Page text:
27.9%
Mice carrying a wild-type Mx1 gene (Mx1+/+) differ from standard laboratory mice (Mx1−/−) in being highly resistant to infection with common laboratory strains of influenza A virus. We report that Mx1 also protects mice against the pandemic human 1918 influenza virus and a highly lethal human H5N1 strain from Vietnam. Resistance to H5N1 of Mx1+/+ but not Mx1−/− mice was enhanced if the animals were treated with a single dose of exogenous alpha interferon before infection. Thus, the interferon-induced resistance factor Mx1 represents a key component of the murine innate immune system that mediates protection against epidemic and pandemic influenza viruses.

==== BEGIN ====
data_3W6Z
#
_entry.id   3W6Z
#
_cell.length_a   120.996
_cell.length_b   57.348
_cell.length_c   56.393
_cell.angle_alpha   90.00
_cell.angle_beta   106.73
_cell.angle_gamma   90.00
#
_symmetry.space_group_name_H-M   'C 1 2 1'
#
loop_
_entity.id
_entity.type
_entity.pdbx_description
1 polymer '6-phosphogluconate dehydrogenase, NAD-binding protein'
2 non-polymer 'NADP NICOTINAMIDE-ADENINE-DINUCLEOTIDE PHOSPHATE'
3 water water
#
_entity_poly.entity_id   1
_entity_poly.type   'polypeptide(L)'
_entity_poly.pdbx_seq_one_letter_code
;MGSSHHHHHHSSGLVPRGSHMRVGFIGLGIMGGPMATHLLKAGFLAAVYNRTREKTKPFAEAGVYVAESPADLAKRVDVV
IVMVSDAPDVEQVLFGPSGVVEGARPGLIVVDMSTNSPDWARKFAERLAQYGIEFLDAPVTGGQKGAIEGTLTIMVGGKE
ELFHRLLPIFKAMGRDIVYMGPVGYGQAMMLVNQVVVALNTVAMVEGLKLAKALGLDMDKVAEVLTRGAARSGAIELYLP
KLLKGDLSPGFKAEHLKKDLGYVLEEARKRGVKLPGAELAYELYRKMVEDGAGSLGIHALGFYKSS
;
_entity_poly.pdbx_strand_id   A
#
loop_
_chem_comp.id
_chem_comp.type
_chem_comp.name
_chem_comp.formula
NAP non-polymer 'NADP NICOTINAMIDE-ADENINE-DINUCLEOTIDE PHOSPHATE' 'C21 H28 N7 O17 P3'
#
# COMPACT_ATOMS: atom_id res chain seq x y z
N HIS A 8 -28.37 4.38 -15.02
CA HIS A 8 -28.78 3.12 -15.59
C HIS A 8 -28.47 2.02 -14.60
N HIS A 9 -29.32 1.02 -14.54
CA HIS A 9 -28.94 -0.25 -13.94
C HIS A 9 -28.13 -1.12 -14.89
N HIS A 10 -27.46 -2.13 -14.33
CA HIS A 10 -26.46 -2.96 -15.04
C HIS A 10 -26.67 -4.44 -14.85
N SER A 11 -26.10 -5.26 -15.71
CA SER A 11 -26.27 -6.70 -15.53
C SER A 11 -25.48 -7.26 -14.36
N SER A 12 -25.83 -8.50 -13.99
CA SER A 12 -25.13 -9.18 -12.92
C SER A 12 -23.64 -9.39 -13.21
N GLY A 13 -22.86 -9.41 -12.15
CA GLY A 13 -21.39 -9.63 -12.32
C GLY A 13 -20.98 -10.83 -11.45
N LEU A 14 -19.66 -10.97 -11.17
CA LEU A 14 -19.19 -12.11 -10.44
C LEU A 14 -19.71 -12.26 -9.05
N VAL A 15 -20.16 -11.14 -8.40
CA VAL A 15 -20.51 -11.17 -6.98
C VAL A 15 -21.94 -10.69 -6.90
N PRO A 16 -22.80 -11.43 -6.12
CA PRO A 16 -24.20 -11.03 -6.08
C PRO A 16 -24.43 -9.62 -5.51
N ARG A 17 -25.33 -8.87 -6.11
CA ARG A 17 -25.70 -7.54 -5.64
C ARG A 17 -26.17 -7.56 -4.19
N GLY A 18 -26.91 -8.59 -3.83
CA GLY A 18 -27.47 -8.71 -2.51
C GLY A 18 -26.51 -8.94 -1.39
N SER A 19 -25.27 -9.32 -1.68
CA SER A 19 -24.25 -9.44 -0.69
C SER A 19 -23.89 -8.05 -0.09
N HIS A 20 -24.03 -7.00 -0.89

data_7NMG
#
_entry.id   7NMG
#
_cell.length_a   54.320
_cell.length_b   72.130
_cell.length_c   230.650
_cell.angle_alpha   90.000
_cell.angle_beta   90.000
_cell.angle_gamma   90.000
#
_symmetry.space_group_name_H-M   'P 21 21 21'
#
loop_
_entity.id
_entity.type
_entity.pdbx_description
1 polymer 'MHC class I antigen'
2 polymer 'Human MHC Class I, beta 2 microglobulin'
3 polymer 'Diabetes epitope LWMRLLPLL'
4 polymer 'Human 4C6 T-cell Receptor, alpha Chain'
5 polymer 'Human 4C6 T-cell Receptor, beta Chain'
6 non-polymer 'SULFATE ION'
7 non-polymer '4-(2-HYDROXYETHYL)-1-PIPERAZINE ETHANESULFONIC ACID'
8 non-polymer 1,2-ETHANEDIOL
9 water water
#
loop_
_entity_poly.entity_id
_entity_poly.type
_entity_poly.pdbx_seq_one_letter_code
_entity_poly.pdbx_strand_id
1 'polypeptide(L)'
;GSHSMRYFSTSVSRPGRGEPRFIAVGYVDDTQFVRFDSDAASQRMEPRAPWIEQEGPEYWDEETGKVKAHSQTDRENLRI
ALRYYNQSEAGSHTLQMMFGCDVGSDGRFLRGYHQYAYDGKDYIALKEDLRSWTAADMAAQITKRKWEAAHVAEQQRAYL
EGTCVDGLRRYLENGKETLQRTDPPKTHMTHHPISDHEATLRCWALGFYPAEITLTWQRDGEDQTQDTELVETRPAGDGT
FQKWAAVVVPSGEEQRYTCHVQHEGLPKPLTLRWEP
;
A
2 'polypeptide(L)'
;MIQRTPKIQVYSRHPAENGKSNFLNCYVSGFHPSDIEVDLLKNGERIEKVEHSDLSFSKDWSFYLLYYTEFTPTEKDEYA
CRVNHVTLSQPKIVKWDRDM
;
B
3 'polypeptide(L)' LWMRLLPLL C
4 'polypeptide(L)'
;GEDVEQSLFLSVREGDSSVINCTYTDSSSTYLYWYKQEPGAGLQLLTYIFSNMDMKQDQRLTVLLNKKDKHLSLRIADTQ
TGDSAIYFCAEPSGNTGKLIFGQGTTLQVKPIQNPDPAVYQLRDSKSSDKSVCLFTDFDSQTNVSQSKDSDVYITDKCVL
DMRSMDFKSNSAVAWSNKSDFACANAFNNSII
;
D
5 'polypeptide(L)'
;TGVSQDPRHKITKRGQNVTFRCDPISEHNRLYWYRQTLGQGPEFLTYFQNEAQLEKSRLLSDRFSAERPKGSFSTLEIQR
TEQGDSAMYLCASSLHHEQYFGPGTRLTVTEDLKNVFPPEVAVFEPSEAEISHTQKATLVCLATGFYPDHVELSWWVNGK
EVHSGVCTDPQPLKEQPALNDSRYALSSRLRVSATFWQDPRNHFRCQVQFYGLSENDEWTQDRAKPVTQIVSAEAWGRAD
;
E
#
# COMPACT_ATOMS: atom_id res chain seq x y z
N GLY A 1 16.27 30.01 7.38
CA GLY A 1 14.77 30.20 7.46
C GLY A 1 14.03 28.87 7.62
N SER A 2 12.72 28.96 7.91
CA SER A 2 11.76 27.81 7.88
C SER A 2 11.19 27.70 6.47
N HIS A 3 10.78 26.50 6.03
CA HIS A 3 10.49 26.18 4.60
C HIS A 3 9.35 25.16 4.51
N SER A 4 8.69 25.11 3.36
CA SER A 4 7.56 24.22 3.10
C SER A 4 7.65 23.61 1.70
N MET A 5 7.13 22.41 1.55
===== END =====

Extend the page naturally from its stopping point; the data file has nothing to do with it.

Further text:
Epigenetic Silencing of CRABP2 and MX1 in Head and Neck Tumors12

Calmon, Marilia F; Rodrigues, Rodrigo V; Kaneto, Carla M; Moura, Ricardo P; Silva, Sabrina D; Mota, Louise Danielle C; Pinheiro, Daniel G; Torres, Cesar; de Carvalho, Alex F; Cury, Patrícia M; Nunes, Fabio D; Nishimoto, Ines Nobuko; Soares, Fernando A; d
Fonte: Neoplasia Press Inc. Publicador: Neoplasia Press Inc.
Tipo: Artigo de Revista Científica
Publicado em /12/2009 EN
Relevância na Pesquisa
27.38%